A team of students from the School of Computing Science have taken second place in the Alexa Prize TaskBot Challenge 2.
The team will take home $100,000 in prize money after judges appraised their work in building GRILLBot, an AI-powered multimodal conversational assistant, against others developed by finalists from universities in the USA and Portugal.
Their success follows a first-place prize in the inaugural Alexa Prize TaskBot Challenge competition the previous year, in which the team won $500,000. A team from NOVA School of Science and Technology (FCT NOVA) in Portugal won first place this year.
GRILLBot is a digital assistant that guides users through complex real-world tasks. It helps users with cooking and everyday tasks in the home.
During the finals event, judges cooked and performed DIY tasks successfully with the help of GRILLBot. GRILLBot adapts instructions to accommodate the user’s environment and expertise and responds to unseen questions, making it suitable for real-world task assistance and learning new skills.
During the Alexa Prize TaskBot Challenge 2, a key aspect was to go beyond just voice to effectively incorporate visual aids fluently. The Alexa Prize TaskBot Challenge is the first conversational AI challenge to incorporate multimodal customer experiences. In addition to verbal instructions, customers were also presented with step-by-step instructions and visuals to enhance the user experience.
Innovative ideas on improving the presentation of visual aids, as well as the coordination of visual and verbal modalities, were part of the judging criteria.
PhD student Sophie Fischer is the GRILL team’s leader. She said: “Working on the TaskBot Challenge 2 gave us the unique opportunity to develop and deploy cutting-edge large language models (LLMs). We learned that it’s not just about model size or improved training, but about using models in new and creative ways to help people.”
GRILLBot uses LLMs to generate recipes and tasks specific to each user in a controlled and safe environment to take the user’s expertise and equipment into account. Not only textual instructions are AI-generated, but also images to match the written and spoken instructions. This enables the agent to provide the user with recipes that suit the personal dietary requirements and preferences.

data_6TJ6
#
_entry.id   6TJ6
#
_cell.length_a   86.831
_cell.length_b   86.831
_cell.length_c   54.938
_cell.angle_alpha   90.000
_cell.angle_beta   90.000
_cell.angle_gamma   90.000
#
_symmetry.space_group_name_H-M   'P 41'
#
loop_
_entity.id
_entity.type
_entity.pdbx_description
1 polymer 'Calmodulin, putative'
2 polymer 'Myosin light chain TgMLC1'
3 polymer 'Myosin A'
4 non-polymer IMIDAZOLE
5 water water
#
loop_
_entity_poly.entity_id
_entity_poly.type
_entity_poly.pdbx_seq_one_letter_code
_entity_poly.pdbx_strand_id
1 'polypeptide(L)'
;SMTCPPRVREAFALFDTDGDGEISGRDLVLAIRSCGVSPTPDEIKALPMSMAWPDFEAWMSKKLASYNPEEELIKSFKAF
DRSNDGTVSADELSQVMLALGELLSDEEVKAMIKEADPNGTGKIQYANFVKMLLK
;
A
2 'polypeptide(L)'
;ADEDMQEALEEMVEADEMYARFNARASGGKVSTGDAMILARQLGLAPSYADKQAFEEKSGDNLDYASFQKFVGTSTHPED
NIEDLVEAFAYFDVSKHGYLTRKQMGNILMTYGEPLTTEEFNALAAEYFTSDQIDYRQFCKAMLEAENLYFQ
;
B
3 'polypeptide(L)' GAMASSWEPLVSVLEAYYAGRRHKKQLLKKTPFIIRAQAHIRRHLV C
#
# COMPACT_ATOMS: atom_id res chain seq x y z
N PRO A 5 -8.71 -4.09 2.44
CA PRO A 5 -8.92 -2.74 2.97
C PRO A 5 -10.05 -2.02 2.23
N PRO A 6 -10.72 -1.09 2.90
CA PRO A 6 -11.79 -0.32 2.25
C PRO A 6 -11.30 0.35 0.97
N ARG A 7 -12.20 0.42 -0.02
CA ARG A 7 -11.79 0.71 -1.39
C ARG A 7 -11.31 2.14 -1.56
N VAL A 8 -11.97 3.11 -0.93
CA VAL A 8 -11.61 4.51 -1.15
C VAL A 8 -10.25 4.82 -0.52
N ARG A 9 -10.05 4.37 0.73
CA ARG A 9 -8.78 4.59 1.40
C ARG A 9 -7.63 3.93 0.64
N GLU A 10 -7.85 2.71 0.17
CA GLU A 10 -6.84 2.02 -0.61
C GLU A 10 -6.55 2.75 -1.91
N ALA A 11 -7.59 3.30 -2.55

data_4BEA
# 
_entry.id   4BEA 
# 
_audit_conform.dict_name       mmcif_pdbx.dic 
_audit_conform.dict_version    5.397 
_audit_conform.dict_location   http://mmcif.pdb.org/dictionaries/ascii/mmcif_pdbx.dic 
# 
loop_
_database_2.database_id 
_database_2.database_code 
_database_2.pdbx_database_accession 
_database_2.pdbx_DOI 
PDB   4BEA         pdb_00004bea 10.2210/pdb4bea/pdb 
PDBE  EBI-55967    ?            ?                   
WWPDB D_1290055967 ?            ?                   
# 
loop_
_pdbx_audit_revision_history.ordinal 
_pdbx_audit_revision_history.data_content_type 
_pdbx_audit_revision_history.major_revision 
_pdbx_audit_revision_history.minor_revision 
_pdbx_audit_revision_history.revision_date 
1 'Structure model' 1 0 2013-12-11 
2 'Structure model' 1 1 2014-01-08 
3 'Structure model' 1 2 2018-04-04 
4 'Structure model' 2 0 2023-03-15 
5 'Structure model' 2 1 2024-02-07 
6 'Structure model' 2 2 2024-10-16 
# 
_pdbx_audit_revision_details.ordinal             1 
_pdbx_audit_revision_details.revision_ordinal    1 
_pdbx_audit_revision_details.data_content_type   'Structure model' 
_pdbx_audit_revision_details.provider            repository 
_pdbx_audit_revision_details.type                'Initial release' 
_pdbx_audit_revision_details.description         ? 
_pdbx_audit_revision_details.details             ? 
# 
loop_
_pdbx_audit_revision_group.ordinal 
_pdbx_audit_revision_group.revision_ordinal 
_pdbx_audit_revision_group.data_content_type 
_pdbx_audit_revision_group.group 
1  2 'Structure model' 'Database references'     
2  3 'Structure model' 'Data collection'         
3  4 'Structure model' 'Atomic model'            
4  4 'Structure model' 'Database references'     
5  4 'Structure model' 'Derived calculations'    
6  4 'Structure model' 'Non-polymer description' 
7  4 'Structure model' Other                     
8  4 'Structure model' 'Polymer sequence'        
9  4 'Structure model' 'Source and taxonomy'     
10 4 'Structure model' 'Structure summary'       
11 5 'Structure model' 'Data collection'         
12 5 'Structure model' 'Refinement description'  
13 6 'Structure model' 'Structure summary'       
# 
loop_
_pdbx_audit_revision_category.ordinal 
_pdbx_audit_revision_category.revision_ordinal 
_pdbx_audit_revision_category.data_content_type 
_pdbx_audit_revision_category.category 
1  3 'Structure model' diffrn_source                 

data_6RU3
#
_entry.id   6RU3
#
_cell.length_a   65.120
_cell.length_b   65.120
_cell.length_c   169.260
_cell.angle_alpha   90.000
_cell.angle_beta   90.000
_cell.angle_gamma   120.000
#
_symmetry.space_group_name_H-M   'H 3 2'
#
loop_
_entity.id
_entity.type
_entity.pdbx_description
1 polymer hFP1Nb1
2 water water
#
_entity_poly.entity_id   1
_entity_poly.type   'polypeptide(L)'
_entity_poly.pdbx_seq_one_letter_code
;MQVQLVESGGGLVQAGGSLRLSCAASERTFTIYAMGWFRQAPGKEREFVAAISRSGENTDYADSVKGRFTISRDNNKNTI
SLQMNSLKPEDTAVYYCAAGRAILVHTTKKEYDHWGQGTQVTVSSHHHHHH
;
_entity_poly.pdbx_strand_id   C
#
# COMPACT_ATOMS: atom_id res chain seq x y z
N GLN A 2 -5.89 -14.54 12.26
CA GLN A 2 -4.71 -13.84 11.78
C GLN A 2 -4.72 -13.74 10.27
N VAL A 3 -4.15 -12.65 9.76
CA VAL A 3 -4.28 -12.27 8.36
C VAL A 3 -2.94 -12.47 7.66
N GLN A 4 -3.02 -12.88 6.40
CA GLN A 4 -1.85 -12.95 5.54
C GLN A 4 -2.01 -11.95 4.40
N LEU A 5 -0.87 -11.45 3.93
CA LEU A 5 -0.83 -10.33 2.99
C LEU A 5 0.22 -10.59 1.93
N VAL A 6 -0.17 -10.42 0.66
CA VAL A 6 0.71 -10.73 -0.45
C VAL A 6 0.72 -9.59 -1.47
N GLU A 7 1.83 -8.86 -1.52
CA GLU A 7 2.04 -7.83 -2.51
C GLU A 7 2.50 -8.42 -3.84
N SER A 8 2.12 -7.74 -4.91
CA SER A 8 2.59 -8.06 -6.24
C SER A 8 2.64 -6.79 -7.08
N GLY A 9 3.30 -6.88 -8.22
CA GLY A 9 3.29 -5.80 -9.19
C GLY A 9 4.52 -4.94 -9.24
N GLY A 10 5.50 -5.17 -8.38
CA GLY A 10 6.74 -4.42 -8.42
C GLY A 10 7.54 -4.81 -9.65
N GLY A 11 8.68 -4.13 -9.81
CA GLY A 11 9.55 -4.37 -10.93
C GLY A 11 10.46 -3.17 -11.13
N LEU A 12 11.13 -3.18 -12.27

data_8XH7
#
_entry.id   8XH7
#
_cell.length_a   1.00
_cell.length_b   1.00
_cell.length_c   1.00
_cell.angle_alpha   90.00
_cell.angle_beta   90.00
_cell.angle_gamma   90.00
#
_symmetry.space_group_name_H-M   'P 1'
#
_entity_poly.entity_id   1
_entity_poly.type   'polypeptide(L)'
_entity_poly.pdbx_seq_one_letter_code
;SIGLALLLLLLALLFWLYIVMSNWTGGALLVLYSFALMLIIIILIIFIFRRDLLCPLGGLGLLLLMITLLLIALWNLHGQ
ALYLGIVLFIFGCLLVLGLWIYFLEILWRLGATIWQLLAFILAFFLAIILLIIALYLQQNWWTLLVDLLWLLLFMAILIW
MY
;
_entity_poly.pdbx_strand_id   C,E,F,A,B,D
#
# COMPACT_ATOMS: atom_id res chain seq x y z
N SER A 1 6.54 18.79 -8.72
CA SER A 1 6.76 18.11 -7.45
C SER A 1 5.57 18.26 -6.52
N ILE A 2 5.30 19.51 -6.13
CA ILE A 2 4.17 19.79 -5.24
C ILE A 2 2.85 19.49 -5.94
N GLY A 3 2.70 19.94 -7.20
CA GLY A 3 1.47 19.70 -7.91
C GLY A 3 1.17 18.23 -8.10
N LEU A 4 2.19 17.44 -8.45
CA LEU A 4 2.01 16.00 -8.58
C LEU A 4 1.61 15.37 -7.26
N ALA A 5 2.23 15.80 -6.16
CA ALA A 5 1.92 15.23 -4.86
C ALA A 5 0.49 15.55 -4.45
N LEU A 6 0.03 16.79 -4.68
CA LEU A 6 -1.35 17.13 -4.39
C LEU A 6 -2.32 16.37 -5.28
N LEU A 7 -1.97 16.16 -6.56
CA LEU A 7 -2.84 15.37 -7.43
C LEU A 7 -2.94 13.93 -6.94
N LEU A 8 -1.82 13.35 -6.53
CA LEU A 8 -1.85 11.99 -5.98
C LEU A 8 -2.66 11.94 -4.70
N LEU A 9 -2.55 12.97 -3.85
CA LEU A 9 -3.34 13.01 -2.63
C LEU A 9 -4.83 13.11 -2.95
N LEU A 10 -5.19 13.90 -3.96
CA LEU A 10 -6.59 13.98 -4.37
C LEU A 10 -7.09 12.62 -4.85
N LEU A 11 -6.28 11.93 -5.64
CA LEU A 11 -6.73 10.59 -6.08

The GRILL team also uses LLMs for live task modification and extension during the conversation. For example, GRILLBot can adapt a recipe that the user has started cooking already based on the user’s preferences and available ingredients. Furthermore, if the user has not performed a cooking skill before, more detailed relevant instructions are provided fluently.
To polish off the experience, GRILLBot can respond to user questions and engage in domain-specific small talk. It also tells jokes and fun facts and asks follow-up questions. GRILLBot’s fluency and task-specific knowledge made the experience stand out and allowed the team to place second.
The team was advised by Dr Jeff Dalton, the leader of the Generalized Representation and Information Learning Lab (GRILL) research group. As of October 2023, the research group has moved to the University of Edinburgh.
Dr Dalton said: “I’m proud of the team rising to meet new AI research challenges in the second year of the Amazon Alexa TaskBot Challenge. This includes deploying LLMs for knowledge augmentation, social chat and improving task-specific QA. Placing second demonstrates the world-leading talent and determination of the students and their ability to engage with research.”
Each university selected for the challenge received a $250,000 research grant, Alexa-enabled devices, free Amazon Web Services (AWS) cloud computing services to support their research and development efforts, access to Amazon scientists, the CoBot (conversational bot) toolkit, and other tools such as automated speech recognition through Alexa, neural detection and response generation models, conversational datasets, and design guidance and development support from the Alexa Prize team.
Throughout the competition, customers throughout the US engaged with the university teams’ Taskbots by saying, “Alexa, let’s work together.” After initiating the interaction, customers received a brief message informing them that they were interacting with an Alexa Prize university Taskbot before being randomly connected to one of the participating Taskbots.
After exiting the conversation with the Taskbot, the customer was prompted for a verbal rating, followed by an option to provide additional feedback. The interactions, ratings, and feedback were shared with the teams to help them improve their Taskbots. Customer ratings were also used to determine which university teams advanced to the semifinals and finals.
Success in the previous TaskBot Challenge required teams to address many difficult AI obstacles, including knowledge representation and inference, commonsense and causal reasoning, and language understanding and generation.
The GRILL team are:
· Sophie Fischer (Team Lead), PhD in Computing Science
· Niklas Tecklenburg, Bsc Informatics
· Philip Zubel, BSc (Hons) Computing Science
· Ekaterina Terzieva, MSc Computer Science
· Daniel Armstrong, MSs Information Technology
· Eva Kupcova, BSc (Hons) Computing Science
· Carlos Gemmell, PhD in Computing Science
· Federico Rossetto, PhD in Computer Science
· Iain Mackie, PhD in Computing Science